The groups—the American Bird Conservancy and the Biodiversity Conservation Alliance—told the U.S. Fish and Wildlife Service in a 15-page letter released Wednesday that between 46 and 64 golden eagles would likely be killed every year by the spinning blades of 1,000 wind turbines planned by the Power Company of Wyoming.”
“But a recent Fish and Wildlife Service rule-making exempts wind generators from prosecution for causing eagle deaths for up to 30 years“.
Slaughtering Eagles will soon be legal thanks to Obama.
This is Shameful.
“The Obama administration is about to approve a rule that will ensure the death of golden and bald eagles for the next 30 more years.
Hundreds of thousands of birds die each year flying into the deadly turbine blades atop the soaring towers that compose wind farms.
The rule will give wind farms thirty year permits for the “non purposeful take of eagles-that is where the take is associated with but
not the purpose of, the activity.’’ The take of eagles is also a euphemism for the slaughter of them.”
A paper in the Journal For Nature Conservatism points out that the level of Red Kite deaths at wind turbines in German is very high. They estimate 308 deaths in 2012 out of 9972 individual Red Kites.
With the projected increase in wind turbines, and the fact it is young breeding pairs being killed, the whole population may be threatened.
“Mortality from collisions with increasing numbers of wind turbines is a potential hazard to raptor populations, but the actual effects on a population scale have rarely been studied based on field data. We estimated annual collision numbers for Red Kites Milvus milvus in the German federal state of Brandenburg (29,483 km2). A hierarchical model considering carcass persistence rate, searcher efficiency and the probability that a killed animal falls into a searched area was applied to results of carcass searches at 617 turbines. Collision risk varied significantly with season. The model estimated 308 (95% CrI 159–488) Red Kite fatalities at 3044 turbines operating during 2012, representing 3.1% of the estimated post-breeding population of 9972 individuals. Using the potential biological removal (PBR) method, mortality thresholds of 4.0% were obtained for migratory Red Kite populations. This level of mortality may be reached when turbine numbers increase within a few years. Since wind turbine collisions may affect Red Kites throughout the global range, a more detailed assessment of the actual impacts on populations is needed, especially because the PBR does not account for the predominance of adult birds among the collision victims.”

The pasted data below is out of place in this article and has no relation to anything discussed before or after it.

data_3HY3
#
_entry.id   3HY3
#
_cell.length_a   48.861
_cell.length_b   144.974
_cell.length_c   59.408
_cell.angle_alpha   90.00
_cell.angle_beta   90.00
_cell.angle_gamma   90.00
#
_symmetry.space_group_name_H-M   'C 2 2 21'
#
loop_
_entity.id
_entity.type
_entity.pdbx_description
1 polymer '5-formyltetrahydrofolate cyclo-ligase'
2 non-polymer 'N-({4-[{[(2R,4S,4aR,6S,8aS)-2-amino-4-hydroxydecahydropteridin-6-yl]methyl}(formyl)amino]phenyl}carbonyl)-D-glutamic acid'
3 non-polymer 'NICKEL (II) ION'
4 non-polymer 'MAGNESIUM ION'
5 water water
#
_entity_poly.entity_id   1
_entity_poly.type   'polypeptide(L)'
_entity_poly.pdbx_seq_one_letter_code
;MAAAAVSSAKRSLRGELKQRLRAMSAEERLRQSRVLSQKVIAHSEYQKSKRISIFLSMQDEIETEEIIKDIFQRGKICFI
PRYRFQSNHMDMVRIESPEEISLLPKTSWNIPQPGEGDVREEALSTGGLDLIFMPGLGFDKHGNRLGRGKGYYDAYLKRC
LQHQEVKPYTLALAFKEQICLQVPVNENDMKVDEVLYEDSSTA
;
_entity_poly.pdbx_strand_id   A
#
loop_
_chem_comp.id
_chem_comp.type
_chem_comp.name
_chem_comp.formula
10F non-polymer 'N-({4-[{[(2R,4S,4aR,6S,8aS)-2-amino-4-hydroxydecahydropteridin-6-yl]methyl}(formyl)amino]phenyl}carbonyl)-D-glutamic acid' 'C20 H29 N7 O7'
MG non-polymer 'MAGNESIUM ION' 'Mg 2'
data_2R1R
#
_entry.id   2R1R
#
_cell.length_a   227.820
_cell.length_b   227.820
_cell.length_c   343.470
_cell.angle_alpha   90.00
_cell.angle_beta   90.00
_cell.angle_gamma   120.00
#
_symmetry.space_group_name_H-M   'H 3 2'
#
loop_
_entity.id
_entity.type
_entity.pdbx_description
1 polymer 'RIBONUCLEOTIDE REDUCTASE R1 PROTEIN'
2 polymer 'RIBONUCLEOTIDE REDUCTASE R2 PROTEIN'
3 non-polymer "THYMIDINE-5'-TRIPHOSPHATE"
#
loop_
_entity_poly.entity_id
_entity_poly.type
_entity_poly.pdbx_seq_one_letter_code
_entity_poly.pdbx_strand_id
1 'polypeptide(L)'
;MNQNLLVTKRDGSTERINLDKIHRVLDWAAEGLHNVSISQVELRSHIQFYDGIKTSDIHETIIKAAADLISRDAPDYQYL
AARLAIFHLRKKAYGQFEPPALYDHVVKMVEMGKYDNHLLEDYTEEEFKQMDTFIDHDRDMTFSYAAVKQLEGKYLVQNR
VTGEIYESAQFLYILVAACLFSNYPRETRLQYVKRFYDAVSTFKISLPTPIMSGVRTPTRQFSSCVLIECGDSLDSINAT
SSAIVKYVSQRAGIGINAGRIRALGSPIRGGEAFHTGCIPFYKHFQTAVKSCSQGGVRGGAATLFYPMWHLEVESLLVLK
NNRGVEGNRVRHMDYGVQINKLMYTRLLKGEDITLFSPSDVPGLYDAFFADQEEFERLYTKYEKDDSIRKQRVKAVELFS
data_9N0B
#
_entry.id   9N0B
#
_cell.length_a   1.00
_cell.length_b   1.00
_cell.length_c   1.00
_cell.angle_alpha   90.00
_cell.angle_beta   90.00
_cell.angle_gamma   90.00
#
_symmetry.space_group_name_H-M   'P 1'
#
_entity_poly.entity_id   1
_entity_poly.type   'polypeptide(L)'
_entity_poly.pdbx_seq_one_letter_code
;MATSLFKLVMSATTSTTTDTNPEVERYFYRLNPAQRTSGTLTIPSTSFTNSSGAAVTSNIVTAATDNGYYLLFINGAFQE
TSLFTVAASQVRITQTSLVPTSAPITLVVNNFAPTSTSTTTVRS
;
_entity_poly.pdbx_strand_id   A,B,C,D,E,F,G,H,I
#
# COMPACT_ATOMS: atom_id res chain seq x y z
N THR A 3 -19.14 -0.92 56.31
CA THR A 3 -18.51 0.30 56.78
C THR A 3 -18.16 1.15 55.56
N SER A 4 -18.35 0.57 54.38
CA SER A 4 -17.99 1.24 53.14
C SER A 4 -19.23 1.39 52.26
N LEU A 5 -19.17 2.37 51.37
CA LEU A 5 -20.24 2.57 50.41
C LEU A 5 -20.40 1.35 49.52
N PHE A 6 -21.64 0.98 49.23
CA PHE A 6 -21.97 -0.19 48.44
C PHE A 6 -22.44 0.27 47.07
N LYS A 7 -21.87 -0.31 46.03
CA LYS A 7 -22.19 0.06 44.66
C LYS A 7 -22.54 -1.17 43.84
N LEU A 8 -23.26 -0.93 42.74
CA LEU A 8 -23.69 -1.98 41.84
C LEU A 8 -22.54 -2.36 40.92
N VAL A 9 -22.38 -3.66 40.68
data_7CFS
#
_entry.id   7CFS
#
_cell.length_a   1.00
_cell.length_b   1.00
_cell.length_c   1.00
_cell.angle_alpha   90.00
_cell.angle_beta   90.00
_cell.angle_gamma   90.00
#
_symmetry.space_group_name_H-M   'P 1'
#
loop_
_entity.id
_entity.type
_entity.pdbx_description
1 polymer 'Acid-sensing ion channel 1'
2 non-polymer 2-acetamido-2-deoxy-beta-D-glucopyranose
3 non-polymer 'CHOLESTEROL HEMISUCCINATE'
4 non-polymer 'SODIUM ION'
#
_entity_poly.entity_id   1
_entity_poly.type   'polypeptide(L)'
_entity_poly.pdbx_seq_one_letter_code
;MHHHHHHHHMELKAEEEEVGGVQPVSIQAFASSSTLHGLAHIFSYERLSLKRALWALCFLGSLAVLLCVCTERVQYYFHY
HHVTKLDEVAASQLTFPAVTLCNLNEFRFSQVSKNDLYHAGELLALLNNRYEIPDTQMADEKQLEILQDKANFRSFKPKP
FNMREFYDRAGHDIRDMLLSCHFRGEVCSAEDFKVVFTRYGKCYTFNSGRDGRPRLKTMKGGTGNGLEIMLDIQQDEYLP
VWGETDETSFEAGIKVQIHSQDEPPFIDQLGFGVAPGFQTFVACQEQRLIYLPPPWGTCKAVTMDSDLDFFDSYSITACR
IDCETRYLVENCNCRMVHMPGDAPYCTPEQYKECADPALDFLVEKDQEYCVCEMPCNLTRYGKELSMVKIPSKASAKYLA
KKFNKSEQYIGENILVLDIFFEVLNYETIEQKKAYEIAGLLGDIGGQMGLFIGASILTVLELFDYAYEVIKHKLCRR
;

This is just awful. The Wildlife Society estimates 83,000 raptor fatalities at wind farms in the USA for 2012.
“I used national averages from hundreds of carcass placement trials intended to characterize scavenger removal and searcher detection rates, and I relied on patterns of carcass distance from wind turbines to develop an adjustment for variation in maximum search radius around wind turbines mounted on various tower heights. Adjusted fatality rates correlated inversely with wind-turbine size for all raptors as a group across the United States, and for all birds as a group within the Altamont Pass Wind Resource Area, California. I estimated 888,000 bat and 573,000 bird fatalities/year (including 83,000 raptor fatalities) at 51,630 megawatt (MW) of installed wind-energy capacity in the United States in 2012.”